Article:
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Heart health and people of color

While heart disease can impact anyone, statistics show a disproportionate number of heart disease deaths occur among people of color.

GOLDEN VALLEY, Minn. — February is Heart Health Month, and statistics show heart disease is far and away the number one cause of death in the United States. It outpaces cancer and COVID-19. We're talking somewhere in the neighborhood of 655,000 Americans die of heart disease each year. 

While heart disease can impact anyone, statistics show a disproportionate number of heart disease deaths occur among people of color. Black people, for example, are 21% more likely than white people to die of heart disease. That fact poses a number of questions, among them: Why is the death rate higher among Black people, and what is being done to improve the heart health of Black Americans? 

UCare Chief Medical Officer Dr. Julia Joseph Di-Caprio stopped by KARE 11 News at 4 to talk about this concerning issue.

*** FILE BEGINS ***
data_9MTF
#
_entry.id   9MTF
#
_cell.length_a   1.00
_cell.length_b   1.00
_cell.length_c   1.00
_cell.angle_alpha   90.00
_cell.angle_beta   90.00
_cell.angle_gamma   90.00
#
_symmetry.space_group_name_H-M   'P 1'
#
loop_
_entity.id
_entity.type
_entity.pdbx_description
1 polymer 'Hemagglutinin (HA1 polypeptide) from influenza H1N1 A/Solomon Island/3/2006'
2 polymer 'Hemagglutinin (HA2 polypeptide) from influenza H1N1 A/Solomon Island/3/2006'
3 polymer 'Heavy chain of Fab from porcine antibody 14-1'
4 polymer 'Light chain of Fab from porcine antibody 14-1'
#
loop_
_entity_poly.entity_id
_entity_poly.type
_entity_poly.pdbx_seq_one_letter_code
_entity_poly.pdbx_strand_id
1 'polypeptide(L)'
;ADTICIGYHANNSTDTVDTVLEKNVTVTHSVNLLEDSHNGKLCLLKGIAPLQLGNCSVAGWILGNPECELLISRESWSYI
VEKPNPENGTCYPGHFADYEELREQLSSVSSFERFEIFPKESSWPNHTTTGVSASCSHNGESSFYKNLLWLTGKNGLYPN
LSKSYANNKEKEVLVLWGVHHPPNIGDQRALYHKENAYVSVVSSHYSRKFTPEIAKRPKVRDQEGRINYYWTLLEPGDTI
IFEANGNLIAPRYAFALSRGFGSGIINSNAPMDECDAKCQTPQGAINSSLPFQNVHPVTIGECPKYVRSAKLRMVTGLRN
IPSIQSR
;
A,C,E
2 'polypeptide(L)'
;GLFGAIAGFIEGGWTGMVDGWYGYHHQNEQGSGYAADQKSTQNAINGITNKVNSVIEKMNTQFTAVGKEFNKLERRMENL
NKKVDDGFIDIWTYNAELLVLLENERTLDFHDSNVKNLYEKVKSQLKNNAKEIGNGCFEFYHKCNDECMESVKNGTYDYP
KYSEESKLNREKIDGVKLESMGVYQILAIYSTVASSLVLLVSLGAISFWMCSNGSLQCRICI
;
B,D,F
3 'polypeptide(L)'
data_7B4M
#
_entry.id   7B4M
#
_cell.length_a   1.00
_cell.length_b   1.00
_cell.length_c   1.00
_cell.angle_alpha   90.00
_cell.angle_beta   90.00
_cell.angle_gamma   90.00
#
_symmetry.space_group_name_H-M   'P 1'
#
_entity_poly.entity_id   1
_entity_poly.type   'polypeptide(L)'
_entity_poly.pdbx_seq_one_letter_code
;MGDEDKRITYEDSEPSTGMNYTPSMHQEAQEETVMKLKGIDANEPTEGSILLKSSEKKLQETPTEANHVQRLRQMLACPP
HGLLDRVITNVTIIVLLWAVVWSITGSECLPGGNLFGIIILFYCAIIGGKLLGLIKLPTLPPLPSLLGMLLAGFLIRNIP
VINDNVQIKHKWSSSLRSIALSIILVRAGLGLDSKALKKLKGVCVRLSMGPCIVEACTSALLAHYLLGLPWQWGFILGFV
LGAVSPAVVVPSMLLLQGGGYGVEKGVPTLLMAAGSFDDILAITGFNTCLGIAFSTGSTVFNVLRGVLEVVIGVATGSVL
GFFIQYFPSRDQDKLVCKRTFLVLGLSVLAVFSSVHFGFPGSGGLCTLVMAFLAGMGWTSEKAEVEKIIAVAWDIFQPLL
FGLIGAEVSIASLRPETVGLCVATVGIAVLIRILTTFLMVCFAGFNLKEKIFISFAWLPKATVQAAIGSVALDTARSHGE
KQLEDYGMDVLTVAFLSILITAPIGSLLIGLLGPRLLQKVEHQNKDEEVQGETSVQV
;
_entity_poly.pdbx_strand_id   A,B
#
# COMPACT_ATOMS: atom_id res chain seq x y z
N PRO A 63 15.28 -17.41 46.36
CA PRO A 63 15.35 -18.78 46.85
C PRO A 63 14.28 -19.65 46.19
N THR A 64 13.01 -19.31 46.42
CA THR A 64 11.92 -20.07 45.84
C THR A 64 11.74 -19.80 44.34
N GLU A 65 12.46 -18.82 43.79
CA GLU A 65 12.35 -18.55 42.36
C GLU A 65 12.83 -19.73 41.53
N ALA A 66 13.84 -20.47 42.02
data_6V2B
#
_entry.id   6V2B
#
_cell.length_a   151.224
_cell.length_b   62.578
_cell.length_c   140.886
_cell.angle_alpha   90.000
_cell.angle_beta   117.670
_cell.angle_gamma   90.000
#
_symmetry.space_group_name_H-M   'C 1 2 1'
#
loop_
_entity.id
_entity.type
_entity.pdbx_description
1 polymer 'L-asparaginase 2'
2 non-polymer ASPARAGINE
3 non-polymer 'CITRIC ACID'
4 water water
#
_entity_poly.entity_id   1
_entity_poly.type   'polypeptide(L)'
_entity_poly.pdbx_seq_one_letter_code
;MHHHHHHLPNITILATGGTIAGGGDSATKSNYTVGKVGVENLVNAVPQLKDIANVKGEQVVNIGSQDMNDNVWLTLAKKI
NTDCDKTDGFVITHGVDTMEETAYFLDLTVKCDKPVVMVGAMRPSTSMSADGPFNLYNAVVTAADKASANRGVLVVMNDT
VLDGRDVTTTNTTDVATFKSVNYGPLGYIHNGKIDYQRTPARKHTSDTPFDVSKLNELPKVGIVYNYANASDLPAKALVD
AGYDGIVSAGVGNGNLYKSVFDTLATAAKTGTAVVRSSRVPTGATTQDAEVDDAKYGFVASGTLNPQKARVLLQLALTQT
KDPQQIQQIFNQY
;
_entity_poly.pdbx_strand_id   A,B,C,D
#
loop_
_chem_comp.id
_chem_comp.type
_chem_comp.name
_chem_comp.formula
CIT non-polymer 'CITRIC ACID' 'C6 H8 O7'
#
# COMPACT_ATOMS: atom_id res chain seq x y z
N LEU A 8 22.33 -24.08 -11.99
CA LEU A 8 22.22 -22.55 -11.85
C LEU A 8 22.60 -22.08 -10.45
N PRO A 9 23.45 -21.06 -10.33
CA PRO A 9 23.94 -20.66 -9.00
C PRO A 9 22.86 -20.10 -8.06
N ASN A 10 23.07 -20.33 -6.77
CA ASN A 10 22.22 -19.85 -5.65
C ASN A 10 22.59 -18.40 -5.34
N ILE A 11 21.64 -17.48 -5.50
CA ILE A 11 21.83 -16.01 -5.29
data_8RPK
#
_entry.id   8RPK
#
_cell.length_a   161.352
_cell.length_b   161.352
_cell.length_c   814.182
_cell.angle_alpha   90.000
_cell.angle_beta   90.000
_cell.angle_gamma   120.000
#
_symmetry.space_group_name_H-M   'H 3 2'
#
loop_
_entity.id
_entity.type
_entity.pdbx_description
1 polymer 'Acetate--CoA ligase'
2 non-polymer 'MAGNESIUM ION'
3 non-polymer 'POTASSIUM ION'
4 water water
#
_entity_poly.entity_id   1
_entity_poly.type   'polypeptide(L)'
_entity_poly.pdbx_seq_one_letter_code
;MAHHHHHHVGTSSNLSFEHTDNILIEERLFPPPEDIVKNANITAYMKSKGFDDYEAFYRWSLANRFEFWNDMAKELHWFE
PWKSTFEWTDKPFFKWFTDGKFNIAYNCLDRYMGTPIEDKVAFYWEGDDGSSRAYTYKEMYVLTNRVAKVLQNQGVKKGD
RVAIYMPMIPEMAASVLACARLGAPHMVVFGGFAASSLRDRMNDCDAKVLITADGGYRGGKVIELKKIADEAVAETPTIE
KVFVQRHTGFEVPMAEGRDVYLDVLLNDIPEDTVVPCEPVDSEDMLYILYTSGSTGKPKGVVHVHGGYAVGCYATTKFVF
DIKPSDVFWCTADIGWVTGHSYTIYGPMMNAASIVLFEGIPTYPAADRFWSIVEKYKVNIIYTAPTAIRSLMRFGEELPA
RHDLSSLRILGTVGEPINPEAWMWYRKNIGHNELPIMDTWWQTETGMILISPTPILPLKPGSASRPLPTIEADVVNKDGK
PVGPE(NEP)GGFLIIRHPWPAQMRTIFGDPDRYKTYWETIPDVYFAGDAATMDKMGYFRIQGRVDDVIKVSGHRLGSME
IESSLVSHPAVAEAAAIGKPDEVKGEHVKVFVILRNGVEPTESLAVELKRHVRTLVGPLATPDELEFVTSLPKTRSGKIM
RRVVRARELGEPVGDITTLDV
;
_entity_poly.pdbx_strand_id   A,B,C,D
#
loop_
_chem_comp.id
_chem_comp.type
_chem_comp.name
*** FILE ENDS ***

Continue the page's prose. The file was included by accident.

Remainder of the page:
A growing body of research shows that social drivers of health, the conditions in which we are born, grow, live, work and age play a significant role in whether heart disease takes hold. 

In one study, researchers followed more than 22,000 people over 10 years and found that people dealing with social drivers like social isolation, poverty, poor access to health care, and lower education were at increased risk of dying from heart disease than others, even when the more traditional causes of heart disease like having high blood pressure were taken into account.

UCare CEO Mark Traynor has joined with 30 other Minnesota health care organization CEOs in a commitment to knocking down those systemic barriers, and to:

  • understand different experiences to improve culturally responsive care
  • eliminate decisions that negatively impact underrepresented and underserved individuals
  • improve access to health care services
  • work with policymakers, employers and community advocates to remove economic barriers to health equity, among many other actions.